So, while my roommates were away from the apartment last week, I managed to watch a few British historical and literary dramas on Netflix, and as one might guess, that led a lot of really weird films to be added to the list of films that I might want to see. Among those films was a film I had not heard about and whose description seemed a bit interesting, and so without looking too carefully at the actors who were in the film, one afternoon I watched a film with a french title and a lot of women in the main picture called “Bel Ami,” and in some ways I wish I had those two hours back so I could have watched something else. On the other hand, though, the film did lead me to ponder a lot of questions that I might not have thought of otherwise concerning both film adaptations as well as the question of what makes a man.
The premise of Bel Ami is a faintly preposterous one, although as it was based on a French novel in the late 1800’s, I suppose that is to be expected. This is the same time and place that brought us La Boheme and Phantom Of The Opera, it must be remembered. The hero of the movie, whose name I cannot be bothered to look up on IMDB, is a poor semi-literate veteran of French colonial wars, son of an illiterate peasant farmer who is even worse off, who is living in difficult conditions in Paris while everyone else is making money hand over fist. However, very early on we learn that he is not a principled man with self-control, given that when he receives five francs to make himself presentable for an interview as a freelance reporter for some political magazine (the equivalent of a sarcastic blogger, I guess, although the main character is not literate enough to write his own articles, but must have others dictate them to him in more refined language), he spends at least a frank or two of that on a prostitute, which later ends up costing him considerably more than a couple francs when he is trying to impress his first mistress on his faithfulness to her and the strumpet shows up a most inopportune time.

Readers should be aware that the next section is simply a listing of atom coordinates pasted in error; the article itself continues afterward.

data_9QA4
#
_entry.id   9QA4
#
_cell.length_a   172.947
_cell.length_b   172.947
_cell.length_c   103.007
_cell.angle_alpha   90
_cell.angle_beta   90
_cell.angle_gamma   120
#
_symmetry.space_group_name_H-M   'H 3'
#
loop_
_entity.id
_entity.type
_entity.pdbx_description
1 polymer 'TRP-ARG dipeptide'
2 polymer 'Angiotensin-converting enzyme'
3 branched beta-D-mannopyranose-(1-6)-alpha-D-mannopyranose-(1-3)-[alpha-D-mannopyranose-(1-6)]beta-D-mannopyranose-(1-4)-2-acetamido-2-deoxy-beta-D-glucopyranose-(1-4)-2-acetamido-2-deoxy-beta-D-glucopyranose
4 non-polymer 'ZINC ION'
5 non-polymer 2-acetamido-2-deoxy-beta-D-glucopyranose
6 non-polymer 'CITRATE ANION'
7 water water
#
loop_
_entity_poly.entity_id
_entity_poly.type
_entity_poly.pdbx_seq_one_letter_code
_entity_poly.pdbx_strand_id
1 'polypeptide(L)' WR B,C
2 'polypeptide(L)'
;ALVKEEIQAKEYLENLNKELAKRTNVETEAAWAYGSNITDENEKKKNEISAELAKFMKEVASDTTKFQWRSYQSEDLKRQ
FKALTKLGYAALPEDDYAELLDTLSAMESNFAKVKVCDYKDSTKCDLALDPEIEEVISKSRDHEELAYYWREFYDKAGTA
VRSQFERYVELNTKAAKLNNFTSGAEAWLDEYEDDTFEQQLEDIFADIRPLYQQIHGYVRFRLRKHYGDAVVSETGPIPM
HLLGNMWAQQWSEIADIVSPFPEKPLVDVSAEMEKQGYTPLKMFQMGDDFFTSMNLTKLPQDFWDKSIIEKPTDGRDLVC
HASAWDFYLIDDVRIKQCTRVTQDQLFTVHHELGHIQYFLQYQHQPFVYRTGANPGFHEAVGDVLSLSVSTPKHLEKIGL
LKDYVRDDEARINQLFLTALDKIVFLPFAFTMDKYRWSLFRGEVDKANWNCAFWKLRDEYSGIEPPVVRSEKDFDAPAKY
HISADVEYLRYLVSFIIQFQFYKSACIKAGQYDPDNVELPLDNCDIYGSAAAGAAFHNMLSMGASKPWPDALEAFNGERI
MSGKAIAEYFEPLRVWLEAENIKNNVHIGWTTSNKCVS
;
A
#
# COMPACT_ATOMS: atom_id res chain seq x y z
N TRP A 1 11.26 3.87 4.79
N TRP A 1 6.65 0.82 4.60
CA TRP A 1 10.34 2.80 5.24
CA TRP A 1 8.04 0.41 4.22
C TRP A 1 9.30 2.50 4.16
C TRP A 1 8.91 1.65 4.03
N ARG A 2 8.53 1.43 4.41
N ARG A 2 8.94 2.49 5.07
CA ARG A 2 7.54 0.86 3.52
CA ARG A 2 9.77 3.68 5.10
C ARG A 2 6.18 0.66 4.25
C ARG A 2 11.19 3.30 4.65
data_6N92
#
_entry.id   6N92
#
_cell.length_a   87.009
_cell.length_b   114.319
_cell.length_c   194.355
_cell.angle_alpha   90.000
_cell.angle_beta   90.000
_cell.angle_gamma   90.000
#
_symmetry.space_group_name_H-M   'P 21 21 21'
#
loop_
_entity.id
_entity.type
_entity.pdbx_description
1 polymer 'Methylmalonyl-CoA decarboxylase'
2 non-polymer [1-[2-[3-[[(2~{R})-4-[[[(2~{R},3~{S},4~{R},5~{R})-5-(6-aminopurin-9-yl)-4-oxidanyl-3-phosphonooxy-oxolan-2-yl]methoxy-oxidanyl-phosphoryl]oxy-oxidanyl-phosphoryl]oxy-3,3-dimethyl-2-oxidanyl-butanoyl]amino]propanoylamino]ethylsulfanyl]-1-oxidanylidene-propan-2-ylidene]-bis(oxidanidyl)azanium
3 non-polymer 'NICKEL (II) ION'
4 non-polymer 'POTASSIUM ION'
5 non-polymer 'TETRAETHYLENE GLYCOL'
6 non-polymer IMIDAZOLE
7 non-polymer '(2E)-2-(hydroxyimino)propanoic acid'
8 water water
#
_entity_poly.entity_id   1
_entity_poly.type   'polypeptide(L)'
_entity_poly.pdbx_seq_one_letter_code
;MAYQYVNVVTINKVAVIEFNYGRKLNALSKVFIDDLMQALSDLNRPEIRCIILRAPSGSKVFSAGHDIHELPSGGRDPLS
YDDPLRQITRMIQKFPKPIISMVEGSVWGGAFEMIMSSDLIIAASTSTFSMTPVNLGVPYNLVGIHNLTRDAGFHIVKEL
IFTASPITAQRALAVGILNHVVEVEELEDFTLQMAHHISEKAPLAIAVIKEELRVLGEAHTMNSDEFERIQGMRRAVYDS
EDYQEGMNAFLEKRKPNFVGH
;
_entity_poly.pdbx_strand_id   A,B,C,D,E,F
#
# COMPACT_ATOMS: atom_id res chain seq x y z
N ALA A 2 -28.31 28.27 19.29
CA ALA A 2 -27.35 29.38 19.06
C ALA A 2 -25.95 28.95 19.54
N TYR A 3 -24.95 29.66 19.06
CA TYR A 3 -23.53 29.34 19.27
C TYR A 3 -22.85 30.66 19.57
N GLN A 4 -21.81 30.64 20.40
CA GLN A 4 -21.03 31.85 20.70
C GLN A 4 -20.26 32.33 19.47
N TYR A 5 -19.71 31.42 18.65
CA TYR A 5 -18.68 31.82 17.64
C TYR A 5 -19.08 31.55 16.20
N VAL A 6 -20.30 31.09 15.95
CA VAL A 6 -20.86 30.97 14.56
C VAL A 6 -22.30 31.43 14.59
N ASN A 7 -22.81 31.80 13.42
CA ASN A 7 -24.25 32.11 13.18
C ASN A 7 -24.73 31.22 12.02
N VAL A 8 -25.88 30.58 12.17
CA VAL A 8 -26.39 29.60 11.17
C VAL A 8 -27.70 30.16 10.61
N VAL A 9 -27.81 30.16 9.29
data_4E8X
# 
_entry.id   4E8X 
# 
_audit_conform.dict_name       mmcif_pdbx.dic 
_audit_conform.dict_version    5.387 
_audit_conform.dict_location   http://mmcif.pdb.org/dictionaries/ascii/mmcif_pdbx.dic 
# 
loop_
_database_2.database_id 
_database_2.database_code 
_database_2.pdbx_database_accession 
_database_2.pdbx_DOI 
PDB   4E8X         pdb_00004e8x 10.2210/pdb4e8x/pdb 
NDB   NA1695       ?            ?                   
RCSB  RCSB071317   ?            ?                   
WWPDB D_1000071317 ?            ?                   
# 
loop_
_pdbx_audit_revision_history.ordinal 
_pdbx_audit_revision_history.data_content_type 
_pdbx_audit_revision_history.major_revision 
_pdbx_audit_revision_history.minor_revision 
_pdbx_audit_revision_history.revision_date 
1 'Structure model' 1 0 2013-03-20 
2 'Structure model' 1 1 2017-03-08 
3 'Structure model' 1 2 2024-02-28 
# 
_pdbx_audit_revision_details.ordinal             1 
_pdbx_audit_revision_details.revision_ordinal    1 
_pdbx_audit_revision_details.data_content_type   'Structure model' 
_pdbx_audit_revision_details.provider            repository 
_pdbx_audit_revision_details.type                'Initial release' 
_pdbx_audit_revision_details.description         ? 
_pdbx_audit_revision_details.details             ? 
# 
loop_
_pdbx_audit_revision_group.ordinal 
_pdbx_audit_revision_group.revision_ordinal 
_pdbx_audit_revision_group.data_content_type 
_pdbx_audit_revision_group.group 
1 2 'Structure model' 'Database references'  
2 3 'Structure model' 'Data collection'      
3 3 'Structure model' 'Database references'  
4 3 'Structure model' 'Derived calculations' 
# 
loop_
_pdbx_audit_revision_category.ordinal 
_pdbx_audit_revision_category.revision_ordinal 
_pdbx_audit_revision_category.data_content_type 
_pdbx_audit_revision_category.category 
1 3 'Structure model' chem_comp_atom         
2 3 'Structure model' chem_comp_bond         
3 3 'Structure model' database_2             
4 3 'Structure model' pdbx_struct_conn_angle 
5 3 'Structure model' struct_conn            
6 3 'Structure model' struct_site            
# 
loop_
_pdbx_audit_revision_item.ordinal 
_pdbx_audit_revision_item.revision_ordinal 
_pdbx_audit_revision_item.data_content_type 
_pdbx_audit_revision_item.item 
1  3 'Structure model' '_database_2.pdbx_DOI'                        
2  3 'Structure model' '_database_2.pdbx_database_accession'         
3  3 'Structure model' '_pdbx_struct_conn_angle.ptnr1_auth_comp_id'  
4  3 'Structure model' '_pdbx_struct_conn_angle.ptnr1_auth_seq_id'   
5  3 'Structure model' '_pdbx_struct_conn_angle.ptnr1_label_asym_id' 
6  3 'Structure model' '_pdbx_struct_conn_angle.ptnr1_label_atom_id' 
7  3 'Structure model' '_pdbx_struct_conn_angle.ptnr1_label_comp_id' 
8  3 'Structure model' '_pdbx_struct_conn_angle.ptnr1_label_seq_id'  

A major part of the plot of the movie is based on the supposed attractiveness of the main character, who pouts and simpers but does not cut a particularly dashing figure. About the best moment we see him in is playing with the sweet and precocious daughter of his first mistress, who happens to be married to a man who is too busy for her, a woman who ends up totally besotted with him, even putting him up in a love nest so that they have a place for their adulterous liasions. Anyway, while one woman is madly in love with him, he is obsessed with another woman who is married to a fellow who has a fatal encounter with tuberculosis but the kept woman of a count and a rather serial philanderer herself. Apparently the protagonist thinks nothing of his own sleeping around but erupts in fury when his wife does the same thing, which seems a bit of a double standard. In addition, this same upstanding fellow has seduced the somewhat older wife of his boss (not a wise proposition), and ends up (in the dramatic “betrayal”) eloping with his boss’ daughter and embarrassing her father into giving her to him as her bride, not because he has any genuine interest in her whatsoever, but simply for her immense 30 million franc dowry. We are supposed to believe this simpering and social grabbing fellow is irresistible to women simply because he is played by the incomparable Robert Pattinson.